The other day I was at my local café, and I got talking to someone who had a new iPhone 15.
And it wasn’t long before she told me she’d come across a bug.
And unlike the mystery bug that sometimes causes iPhones to turn off at night, this one was easy to replicate.
Also: Here’s why Apple’s Thunderbolt cables are so expensive
All she needed to do was to turn up the volume on some music or other audio, and the speaker started to spit out crackles and static sounds. It seemed confined to the top speaker, and it sounded like the speaker was falling apart.
The owner was planning to take the iPhone 15 back to Apple to take a look at it, but since I’d come across mention of this bug online, and replacement handsets seem to display the same issue, I was curious as to where this would go.
Would the replacement fix the issue, or would it display the same issue?
Also: iPhone 15 Pro review: Coming from iPhone 12 Pro or earlier? This upgrade will wow you
Well, here we are, a few days on, and the owner got in touch with me to say that she’d gone back to the store where she bought the iPhone — an Apple Store, as opposed to one of the many carriers — and after some brief diagnostics where the tech “played some music on the iPhone” and “connected it to a computer for testing,” she was offered a replacement.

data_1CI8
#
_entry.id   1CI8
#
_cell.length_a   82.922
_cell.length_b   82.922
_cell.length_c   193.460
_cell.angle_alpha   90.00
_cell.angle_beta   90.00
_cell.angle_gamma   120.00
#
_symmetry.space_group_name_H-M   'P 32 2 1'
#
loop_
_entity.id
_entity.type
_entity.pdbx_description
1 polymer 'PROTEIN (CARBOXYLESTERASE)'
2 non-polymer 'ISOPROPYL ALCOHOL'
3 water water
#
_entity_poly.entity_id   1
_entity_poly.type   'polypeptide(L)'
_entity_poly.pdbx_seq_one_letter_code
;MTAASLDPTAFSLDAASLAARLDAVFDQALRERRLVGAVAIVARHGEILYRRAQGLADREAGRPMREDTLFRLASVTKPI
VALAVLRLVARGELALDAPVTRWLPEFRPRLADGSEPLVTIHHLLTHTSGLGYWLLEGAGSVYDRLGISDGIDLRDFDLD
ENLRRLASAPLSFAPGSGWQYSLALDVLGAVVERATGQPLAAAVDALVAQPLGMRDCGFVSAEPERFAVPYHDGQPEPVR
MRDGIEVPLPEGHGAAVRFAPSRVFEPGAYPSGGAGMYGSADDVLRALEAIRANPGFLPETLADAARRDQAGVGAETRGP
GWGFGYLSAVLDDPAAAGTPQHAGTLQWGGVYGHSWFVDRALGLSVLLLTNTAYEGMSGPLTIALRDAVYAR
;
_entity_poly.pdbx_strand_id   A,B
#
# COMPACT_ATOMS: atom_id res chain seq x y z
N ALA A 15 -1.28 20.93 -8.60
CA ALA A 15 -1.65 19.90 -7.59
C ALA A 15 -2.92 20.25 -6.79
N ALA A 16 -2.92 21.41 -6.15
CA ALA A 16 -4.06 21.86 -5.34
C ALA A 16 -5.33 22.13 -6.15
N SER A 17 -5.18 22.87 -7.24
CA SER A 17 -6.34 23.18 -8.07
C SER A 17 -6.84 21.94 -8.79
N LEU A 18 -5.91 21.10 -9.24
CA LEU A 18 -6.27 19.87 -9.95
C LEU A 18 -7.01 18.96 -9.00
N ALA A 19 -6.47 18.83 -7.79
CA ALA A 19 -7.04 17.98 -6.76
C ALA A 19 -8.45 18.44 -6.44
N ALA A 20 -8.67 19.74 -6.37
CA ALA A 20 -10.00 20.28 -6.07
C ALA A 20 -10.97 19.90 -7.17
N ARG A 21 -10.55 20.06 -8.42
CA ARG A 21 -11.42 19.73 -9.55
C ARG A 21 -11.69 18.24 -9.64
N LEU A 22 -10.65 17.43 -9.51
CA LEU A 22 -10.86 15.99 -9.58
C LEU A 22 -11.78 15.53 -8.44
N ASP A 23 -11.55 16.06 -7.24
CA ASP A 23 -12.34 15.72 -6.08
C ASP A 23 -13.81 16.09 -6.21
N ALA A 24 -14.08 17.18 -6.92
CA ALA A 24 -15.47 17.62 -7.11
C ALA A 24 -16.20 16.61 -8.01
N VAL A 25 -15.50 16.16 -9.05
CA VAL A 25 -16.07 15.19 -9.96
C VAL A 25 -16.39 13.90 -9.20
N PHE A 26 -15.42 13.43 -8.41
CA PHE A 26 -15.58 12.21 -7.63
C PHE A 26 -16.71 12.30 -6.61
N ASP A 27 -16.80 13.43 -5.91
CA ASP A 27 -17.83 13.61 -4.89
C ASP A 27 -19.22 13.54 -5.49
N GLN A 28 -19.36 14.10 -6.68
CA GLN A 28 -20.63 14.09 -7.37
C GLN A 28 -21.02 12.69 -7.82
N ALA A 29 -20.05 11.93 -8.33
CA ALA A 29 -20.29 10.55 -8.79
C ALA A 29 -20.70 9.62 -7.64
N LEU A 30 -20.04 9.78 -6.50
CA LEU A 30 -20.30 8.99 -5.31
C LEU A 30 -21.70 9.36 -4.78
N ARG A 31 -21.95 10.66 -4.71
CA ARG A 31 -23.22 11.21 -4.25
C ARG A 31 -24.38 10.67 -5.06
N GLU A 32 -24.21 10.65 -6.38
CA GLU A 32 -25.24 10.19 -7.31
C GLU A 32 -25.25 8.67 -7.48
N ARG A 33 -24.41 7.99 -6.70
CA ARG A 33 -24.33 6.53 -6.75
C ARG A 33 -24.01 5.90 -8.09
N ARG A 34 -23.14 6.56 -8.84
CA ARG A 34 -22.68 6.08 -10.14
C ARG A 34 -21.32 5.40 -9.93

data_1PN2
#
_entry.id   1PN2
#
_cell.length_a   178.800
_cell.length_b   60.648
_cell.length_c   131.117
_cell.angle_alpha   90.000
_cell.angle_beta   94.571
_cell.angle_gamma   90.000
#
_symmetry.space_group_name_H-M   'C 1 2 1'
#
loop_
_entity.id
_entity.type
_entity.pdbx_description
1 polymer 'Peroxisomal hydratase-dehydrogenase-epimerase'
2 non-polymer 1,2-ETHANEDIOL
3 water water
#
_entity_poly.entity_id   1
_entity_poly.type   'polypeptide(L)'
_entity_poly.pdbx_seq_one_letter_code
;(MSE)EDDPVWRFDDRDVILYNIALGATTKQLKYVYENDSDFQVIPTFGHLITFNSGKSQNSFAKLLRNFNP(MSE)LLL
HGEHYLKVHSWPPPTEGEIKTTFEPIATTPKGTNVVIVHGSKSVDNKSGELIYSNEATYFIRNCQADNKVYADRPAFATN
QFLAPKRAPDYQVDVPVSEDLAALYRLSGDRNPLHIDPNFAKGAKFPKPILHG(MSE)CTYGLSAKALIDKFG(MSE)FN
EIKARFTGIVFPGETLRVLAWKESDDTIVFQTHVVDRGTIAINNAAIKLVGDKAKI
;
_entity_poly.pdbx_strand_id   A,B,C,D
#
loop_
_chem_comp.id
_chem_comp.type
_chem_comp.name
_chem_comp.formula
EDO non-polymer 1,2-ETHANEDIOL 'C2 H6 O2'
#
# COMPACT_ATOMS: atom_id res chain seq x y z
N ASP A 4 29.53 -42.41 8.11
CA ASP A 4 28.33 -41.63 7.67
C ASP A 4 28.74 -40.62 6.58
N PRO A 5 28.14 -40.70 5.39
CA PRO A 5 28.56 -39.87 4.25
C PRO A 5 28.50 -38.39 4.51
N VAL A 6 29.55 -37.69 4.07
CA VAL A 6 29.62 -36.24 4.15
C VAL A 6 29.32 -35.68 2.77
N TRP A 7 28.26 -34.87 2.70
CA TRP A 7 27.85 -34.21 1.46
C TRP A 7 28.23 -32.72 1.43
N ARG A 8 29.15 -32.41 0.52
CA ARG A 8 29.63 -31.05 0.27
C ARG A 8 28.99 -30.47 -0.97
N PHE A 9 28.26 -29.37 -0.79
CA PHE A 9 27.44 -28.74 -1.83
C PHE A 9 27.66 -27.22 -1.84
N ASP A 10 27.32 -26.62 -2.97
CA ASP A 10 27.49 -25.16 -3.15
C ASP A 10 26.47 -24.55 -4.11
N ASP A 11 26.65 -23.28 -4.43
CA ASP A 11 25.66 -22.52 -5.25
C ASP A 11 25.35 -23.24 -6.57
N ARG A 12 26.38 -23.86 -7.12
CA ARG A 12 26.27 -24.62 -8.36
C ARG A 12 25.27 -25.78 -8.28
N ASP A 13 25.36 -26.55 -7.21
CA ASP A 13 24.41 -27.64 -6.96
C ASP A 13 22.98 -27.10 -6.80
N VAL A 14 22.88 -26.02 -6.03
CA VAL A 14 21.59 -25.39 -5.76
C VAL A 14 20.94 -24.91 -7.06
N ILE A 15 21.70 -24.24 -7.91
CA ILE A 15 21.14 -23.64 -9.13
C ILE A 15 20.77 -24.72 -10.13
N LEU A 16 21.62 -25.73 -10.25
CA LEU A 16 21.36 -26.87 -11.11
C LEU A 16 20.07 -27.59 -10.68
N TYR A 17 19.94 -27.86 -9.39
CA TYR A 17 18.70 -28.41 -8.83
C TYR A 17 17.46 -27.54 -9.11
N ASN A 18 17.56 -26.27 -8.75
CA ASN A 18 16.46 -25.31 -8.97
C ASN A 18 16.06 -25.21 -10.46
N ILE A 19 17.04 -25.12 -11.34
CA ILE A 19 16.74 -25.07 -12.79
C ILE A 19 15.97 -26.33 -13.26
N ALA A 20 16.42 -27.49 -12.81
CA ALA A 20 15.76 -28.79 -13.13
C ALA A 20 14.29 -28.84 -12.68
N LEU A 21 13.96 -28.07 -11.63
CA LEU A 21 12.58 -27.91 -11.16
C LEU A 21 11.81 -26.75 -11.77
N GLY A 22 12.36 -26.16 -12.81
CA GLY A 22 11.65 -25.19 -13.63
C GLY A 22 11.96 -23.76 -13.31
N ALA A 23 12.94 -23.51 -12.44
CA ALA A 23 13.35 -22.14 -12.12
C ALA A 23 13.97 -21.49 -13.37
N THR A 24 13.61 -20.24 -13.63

She took the replacement home, set it up, and… it did the same thing.
Now, I don’t think that taking the iPhone back to Apple was a bad move. After all, if there is a problem, it’s not going to get better by ignoring it. On top of that, the more people go back to Apple with this problem, the more likely it is to be fixed.
But if a replacement iPhone doesn’t fix the issue, what next? Another replacement? Probably not.
Also: What are passkeys? Experience the life-changing magic of going passwordless
I’ve come across this before. I remember similar reports from iPhone 8 and iPhone X owners back in the day — a crackling top speaker at high volume, and a replacement handset either didn’t fix the problem or only sort of fixed it.
Since those reports died away, I can only assume that this was fixed by an iOS update along the way.
The fact that replacement iPhones are also suffering from this problem either means that this is a widespread hardware problem or Apple needs to tune the speaker’s output to prevent it.